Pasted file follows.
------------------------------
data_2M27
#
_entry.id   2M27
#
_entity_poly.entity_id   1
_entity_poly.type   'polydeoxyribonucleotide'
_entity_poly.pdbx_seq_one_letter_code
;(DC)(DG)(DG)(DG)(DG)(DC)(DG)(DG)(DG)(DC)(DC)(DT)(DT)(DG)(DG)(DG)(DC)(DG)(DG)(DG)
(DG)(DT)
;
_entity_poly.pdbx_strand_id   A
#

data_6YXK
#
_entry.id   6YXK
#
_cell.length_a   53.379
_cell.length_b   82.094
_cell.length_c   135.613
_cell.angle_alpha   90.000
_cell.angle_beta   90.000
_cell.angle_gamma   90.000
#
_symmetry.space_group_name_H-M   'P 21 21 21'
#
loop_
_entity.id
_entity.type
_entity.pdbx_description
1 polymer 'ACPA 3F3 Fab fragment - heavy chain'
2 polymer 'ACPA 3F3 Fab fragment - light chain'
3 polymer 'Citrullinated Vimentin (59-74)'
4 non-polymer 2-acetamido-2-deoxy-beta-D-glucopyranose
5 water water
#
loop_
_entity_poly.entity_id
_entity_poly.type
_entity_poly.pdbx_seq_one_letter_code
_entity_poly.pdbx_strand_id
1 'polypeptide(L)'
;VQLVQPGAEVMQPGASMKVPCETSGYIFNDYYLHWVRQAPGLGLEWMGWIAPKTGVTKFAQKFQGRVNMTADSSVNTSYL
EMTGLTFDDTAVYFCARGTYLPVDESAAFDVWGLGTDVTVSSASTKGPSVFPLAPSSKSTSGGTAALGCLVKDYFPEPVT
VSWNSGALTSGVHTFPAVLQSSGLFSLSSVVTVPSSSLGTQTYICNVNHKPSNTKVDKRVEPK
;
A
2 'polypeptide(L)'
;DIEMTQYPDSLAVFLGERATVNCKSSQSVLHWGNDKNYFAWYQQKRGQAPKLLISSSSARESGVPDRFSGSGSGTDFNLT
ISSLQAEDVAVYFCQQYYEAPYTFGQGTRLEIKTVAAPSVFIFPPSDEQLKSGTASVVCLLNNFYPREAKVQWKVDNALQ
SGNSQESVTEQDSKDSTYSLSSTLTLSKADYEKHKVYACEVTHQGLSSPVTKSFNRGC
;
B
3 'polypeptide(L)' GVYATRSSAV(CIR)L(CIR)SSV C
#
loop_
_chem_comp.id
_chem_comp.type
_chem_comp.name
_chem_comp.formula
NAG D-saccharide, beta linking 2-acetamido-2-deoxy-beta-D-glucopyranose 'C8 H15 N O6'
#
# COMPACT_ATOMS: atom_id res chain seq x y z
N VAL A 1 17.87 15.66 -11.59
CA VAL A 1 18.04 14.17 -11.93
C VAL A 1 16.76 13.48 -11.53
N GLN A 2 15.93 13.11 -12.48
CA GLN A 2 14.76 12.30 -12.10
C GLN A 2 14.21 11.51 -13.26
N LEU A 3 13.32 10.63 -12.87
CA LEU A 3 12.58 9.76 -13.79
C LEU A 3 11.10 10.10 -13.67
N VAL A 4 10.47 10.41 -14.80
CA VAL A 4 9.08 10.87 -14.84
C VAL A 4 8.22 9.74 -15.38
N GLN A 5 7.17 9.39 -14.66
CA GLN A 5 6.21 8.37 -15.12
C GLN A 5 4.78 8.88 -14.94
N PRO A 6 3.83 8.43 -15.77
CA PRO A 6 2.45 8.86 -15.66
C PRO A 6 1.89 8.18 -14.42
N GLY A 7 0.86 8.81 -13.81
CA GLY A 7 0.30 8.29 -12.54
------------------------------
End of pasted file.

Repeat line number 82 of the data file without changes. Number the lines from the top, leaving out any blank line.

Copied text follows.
CA GLY A 7 0.30 8.29 -12.54